Amazon Warehouse: Where Amazon Prime Returns Become Your Next Online Bargain

Many of us have taken advantage of Amazon Prime’s liberal return policy — in a good way, of course. We buy something online from Amazon, decide it’s not what we expected, and then begin the easy online process of returning the item. Your refund is usually applied to your payment method as soon as it is recorded with the shipper, such as a UPS store.

Have you ever wondered what happens to many of these returned items in open boxes? Step into Amazon Warehouse, home of those returns and a lesser known perk for everyone to grab a bargain – if you don’t mind lightly used items (maybe this indoor flying home security camera was only not someone’s cup of tea).

Unlike Amazon Outlet with its plethora of excess inventory New items, Amazon Warehouse items have probably been in someone else’s mitts, dirty or not. Here’s how it works:

When you land on the Amazon Warehouse page, you are taken to a category landing page. And Warehouse categories cut a passage: computers and tablets, kitchen and household items, unlocked cell phones, digital cameras, Amazon-branded devices (Echo, Ring, Roomba, etc.), televisions, furniture, baby, outdoor recreation and more.

Amazon tells us the items are used, open box, or simply “pre-owned” products. All the usual advantages of buying on Amazon apply. You get the same delivery promises (usually two days) given to Prime members, the same customer service and the same return capability, which would make your return the return of the return.

There is good transparency. On the product detail page, Amazon classifies the warehouse item’s condition as such:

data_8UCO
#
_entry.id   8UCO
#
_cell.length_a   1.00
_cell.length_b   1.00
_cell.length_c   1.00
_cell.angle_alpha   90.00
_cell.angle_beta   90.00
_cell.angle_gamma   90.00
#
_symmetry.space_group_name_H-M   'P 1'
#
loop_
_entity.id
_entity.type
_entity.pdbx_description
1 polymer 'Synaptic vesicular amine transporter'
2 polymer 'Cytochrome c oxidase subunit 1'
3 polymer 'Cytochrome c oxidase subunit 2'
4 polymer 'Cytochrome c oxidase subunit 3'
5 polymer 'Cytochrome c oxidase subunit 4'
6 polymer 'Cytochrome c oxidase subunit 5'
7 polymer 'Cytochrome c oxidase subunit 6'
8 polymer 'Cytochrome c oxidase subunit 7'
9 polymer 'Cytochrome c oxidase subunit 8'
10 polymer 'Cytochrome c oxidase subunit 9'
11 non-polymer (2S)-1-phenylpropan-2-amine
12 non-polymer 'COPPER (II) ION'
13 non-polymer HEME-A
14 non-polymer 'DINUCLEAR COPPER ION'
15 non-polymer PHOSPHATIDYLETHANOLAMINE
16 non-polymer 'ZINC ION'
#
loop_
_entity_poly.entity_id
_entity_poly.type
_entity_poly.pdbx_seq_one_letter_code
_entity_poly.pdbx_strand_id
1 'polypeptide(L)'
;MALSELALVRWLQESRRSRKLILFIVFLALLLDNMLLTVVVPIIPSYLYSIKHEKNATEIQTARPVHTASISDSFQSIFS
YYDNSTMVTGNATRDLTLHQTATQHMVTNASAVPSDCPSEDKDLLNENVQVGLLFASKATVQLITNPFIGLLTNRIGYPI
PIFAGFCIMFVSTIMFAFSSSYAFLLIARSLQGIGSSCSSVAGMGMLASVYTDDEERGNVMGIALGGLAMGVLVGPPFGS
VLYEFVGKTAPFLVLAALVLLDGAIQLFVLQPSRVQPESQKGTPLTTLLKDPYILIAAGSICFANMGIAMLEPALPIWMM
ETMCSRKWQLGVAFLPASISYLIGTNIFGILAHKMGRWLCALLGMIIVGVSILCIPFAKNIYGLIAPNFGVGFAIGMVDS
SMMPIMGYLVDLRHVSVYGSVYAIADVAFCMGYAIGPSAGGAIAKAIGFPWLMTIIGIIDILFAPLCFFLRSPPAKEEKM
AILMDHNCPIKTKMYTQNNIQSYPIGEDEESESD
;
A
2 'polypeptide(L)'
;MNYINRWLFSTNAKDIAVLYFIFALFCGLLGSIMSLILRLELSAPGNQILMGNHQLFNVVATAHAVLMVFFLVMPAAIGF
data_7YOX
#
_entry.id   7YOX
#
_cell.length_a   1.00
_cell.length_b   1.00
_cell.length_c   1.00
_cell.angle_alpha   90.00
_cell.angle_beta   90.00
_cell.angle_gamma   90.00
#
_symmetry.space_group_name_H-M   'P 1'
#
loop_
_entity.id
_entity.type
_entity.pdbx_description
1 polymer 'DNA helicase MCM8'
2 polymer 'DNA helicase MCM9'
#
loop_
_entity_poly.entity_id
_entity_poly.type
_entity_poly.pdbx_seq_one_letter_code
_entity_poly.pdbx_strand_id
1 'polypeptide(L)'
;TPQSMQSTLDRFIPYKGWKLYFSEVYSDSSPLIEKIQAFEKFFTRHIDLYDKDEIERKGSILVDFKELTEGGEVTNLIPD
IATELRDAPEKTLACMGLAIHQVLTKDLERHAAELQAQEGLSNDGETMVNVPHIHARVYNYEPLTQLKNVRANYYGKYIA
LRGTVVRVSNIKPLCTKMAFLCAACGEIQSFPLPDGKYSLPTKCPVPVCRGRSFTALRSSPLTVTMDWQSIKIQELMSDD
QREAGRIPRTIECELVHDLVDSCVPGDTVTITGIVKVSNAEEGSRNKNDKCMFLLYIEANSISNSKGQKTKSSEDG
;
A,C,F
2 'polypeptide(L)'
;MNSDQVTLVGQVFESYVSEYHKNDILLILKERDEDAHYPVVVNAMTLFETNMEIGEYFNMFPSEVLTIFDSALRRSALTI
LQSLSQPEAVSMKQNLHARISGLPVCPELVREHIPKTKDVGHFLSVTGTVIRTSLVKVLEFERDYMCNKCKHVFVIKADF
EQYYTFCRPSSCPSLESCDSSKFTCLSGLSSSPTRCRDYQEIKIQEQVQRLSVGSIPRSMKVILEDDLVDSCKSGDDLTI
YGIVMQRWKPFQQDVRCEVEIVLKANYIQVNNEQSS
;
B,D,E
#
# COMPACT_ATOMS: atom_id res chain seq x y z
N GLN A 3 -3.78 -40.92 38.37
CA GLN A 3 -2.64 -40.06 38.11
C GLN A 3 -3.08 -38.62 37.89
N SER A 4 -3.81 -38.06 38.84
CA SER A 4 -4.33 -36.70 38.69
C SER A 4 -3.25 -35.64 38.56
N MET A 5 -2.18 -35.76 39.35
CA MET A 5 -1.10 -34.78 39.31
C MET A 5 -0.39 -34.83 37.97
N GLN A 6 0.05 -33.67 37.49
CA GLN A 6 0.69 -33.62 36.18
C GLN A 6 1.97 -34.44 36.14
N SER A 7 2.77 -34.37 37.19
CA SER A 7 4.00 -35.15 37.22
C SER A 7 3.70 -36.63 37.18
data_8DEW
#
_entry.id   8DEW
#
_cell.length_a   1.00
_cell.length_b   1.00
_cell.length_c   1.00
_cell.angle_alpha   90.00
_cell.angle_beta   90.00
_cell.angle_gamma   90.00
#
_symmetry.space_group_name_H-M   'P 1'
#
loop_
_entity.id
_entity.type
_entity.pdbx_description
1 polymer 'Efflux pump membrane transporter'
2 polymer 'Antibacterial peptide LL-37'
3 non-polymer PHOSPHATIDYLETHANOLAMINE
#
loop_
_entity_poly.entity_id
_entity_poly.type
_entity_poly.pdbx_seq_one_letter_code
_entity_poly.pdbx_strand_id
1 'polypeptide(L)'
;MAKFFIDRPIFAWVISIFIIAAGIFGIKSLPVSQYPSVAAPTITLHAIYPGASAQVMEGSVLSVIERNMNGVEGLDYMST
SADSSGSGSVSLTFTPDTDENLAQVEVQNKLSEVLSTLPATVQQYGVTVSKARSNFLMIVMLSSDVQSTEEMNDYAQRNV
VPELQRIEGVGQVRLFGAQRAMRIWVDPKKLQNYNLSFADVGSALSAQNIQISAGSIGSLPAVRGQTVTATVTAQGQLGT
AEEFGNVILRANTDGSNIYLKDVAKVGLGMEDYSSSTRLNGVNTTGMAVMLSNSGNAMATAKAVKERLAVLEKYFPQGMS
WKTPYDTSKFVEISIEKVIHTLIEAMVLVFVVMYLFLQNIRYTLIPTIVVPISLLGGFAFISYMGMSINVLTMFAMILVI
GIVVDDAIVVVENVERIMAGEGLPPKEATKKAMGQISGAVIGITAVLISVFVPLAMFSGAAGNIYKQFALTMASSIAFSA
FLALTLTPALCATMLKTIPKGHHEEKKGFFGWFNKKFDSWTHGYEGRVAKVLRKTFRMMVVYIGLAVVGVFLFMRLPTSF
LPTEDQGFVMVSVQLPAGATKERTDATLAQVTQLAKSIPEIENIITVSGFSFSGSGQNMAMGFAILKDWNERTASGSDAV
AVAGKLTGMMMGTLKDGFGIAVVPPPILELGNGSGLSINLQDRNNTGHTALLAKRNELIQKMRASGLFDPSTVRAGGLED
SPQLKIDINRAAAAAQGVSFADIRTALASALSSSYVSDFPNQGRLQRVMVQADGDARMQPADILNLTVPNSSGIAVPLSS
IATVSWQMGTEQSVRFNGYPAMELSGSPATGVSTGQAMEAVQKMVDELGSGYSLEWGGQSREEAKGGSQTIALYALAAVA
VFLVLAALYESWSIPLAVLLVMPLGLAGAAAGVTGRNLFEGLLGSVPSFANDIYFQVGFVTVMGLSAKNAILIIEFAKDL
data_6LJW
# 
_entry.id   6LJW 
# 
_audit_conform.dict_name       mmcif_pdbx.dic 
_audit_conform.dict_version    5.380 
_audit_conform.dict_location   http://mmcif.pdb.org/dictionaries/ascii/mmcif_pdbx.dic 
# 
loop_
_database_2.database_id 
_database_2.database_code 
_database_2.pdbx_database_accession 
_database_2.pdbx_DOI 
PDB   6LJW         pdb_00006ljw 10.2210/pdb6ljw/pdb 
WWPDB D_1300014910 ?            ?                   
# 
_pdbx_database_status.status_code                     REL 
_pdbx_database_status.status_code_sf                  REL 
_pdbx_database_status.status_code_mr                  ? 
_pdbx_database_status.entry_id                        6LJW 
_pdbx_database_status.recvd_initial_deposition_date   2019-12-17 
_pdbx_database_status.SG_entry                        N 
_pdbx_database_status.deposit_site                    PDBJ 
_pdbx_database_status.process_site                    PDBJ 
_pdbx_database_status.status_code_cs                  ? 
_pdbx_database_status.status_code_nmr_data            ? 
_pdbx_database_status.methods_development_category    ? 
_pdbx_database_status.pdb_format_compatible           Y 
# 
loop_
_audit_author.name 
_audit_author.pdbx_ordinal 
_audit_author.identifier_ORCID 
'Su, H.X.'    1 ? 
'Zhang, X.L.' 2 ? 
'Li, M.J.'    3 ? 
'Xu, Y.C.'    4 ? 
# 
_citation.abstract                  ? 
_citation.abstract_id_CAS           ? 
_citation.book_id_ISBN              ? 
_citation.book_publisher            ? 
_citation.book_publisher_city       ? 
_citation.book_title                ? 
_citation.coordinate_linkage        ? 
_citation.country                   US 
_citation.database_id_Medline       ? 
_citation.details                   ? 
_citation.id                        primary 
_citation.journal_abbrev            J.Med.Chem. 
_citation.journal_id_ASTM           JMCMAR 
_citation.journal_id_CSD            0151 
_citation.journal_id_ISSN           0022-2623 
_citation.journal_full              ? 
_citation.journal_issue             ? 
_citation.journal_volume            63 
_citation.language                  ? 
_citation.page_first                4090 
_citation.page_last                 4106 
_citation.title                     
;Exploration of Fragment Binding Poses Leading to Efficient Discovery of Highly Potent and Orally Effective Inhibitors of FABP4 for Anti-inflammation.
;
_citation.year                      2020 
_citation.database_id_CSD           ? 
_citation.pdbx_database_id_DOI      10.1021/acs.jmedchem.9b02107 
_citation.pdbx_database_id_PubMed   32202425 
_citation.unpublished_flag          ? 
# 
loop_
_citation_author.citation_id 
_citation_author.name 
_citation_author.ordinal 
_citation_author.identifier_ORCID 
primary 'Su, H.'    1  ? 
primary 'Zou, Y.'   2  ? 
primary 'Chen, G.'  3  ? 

• Used – Like New: The product works perfectly, all the accessories are there. The packaging may be damaged.
  • Used – Very good: The item is in very good condition and has probably been used to a limited extent. It may arrive in damaged packaging and have slight cosmetic imperfections. Missing non-essential accessories are noted.
  • Used – Good: Item is considered to be in good condition and may show some wear from use. It works fully. There may also be some cosmetic imperfections and accessories may be missing (these will be noted).
  • Used – Acceptable: It probably works, but you’ll probably see indications of use. There could also be significant dents, scratches, and other signs of wear. Valuable accessories may be missing and you may need to purchase spares to keep this used item in full working order.

As you might guess, the further down the condition list you go, the bigger the bargains because, well, the missing parts, the scratches, the dents.

We did a little digging and found a Panasonic LUMIX FZ80 4K digital camera selling for $263.57. Next to “Used – Acceptable” on the product page, we hovered over the details area. He told us the camera had over an inch cosmetic blemishes on the front of the camera and small cosmetic blemishes on other parts of the camera. The same model new on Amazon was selling for $347.99 (list price $399).

You pause when an item is listed as “Used – Very Good”, but again it’s not as discounted as “Used – Acceptable”. For example, under Kitchen, we found a Crock-Pot 7-Quart Oval Manual Slow Cooker (SCV700-S-BR) selling for $35.99 in Amazon Warehouse (its only listed imperfection was damaged packaging). A new one was selling for $39.99 on Amazon.

Under “Computers and tablets” in the warehouse, we found a host of Apple products. A 2021 Apple 11-inch iPad Pro (Wi-Fi, 256GB) was selling for $729.60 and was listed as “Used – Good”. The details drop-down indicated that it had minor cosmetic blemishes, was missing bonus material, and had damaged packaging. The same iPad model sells for $829 (list price $899) on Amazon.

You won’t find consistency in the products because once they’re gone, they’re gone.

For even bigger deals – many of which won’t last long – visit Amazon Warehouse Limited, which offers great discounts. There, we saw an Amazon Dot 2nd Gen smart speaker for $17.04 (current 4th Gen Echo Dots sell for $49.99). Want to get in shape? Here is the Island Girl Hula workout for beginners. It’s under $5, with your choice of old-school DVD or VHS

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